Patricia: So many that I wouldn’t know where to start. Let’s just say that you rediscover that the world is so big yet so small. You shouldn’t have your fate determined by your place of birth, and there is so much we can do with a little more kindness.

Jeff Hartman – 

American School of Bangkok 

Q: What are the differences between teaching in the United States vs. where you were teaching?  

A: The curriculum was a U.S. curriculum, so that was similar. One difference was that we were on a block schedule, so classes met for 80 minutes every other day. The school was a K-12 school, so I enjoyed seeing the elementary and middle school kids around the campus. The school was much smaller with only 40 – 50 students in each grade, and we had smaller class sizes, so I really got to know my students better than here at CFHS. 

My students were very respectful and appreciative. Most of my students thanked me as they left class every single day. At our school all the students call their teachers by their first name, so I was Mr Jeff. At first it seemed strange, but I got used to it because when I came back here it seemed strange being called Mr Hartman.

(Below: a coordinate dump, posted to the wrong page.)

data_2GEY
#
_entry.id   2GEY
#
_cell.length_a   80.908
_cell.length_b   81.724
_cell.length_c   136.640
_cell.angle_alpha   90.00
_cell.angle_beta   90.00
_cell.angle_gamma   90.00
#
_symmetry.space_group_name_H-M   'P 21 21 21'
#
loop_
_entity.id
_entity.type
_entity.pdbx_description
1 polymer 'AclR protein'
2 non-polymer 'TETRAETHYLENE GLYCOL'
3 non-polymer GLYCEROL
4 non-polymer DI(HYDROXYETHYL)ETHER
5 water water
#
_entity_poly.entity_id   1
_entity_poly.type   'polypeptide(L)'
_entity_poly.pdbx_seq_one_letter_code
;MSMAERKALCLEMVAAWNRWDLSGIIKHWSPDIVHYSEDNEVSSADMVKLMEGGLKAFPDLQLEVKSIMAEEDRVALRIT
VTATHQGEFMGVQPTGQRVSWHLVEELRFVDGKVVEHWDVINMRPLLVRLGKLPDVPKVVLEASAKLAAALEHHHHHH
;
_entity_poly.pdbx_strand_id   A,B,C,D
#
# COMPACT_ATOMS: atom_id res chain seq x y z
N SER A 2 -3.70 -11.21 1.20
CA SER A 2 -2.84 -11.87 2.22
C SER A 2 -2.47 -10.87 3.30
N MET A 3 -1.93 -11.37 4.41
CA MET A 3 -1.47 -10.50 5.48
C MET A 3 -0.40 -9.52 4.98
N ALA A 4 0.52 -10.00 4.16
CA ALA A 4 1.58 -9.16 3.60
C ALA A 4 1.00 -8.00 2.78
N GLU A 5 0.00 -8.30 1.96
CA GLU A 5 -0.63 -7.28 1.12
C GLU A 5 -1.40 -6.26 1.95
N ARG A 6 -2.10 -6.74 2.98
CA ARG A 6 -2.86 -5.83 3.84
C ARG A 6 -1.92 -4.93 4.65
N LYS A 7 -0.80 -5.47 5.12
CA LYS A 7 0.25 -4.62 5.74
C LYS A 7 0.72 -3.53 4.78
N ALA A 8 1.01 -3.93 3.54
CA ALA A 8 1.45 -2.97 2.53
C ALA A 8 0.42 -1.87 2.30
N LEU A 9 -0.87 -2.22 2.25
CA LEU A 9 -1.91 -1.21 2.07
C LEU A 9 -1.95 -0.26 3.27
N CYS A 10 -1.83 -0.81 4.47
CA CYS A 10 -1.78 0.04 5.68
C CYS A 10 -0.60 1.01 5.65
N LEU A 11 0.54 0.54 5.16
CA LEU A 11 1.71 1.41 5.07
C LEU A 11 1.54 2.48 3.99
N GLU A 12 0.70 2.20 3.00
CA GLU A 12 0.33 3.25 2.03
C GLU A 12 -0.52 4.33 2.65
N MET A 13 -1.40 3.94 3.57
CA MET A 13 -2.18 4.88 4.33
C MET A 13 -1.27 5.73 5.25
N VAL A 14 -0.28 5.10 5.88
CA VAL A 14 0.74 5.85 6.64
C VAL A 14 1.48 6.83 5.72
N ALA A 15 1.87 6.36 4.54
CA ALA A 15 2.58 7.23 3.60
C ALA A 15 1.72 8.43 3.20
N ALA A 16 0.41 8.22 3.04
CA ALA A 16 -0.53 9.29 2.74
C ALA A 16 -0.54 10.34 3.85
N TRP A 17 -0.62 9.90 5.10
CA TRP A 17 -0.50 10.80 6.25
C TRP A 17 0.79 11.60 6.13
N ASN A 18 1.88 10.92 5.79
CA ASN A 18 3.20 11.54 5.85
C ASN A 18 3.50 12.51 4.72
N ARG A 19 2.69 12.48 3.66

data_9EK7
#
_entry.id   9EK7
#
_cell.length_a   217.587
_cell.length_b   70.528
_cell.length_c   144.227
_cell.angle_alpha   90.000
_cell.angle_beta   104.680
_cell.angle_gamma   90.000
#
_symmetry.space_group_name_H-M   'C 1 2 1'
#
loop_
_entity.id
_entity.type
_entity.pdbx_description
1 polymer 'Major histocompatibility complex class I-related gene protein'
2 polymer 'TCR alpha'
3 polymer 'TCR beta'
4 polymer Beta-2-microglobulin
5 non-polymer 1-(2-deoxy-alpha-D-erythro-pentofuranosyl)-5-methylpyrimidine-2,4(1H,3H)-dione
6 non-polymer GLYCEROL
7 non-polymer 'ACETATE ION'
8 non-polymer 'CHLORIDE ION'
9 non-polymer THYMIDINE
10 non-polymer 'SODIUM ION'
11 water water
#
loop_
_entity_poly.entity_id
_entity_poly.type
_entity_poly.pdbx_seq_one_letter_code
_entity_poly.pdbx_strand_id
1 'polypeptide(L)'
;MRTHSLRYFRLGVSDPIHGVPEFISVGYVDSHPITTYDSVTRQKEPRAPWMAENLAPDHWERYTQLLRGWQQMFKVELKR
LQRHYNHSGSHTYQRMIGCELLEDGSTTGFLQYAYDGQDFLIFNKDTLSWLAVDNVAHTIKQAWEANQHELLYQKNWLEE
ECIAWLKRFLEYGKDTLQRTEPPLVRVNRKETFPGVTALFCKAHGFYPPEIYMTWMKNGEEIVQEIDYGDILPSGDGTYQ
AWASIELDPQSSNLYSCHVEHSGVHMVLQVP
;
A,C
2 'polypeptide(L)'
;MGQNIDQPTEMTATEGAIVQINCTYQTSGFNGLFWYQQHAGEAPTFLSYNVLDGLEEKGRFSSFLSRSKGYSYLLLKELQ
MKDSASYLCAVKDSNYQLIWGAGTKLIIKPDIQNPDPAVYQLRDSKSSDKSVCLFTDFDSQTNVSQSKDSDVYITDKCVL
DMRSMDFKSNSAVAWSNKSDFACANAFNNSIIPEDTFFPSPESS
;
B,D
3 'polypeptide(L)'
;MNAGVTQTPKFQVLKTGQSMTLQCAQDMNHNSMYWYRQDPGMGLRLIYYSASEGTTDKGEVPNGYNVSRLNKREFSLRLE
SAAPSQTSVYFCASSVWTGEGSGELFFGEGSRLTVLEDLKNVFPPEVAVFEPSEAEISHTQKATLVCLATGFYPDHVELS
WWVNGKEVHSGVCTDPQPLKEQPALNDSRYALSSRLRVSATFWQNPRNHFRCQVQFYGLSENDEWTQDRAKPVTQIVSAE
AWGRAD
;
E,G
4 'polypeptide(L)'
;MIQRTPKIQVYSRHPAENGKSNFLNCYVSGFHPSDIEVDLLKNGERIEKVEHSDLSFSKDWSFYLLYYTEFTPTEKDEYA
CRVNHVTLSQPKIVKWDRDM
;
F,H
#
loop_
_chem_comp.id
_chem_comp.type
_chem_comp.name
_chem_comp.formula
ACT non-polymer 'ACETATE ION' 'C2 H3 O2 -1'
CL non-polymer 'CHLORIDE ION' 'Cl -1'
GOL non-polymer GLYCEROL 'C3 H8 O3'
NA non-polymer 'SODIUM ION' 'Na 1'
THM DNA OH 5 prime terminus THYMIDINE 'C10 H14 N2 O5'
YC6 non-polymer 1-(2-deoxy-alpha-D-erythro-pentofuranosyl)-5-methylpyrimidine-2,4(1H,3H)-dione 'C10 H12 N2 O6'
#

Q: What are the differences in lifestyle/culture in the United States vs. where you were teaching? 

A: Manners and respect are very important in Thai culture. When you greet people, you put your hands together and do a slight bow called a “wai.” 

One of the things that always amazed me about Thailand is drivers don’t honk their horns in anger. Bangkok traffic is terrible, and it’s common to have people cut in front of you, but people don’t honk.  It is considered bad manners, and the person who loses their temper, loses face. Other places we traveled such as Egypt and Vietnam was the opposite. Those drivers continually honked their horns. 

Q: What impact did teaching overseas make in your personal life and your professional life? Were there any big changes you noticed?  

A: Professionally, I have a much better understanding of what it’s like for students who are English Language Learners.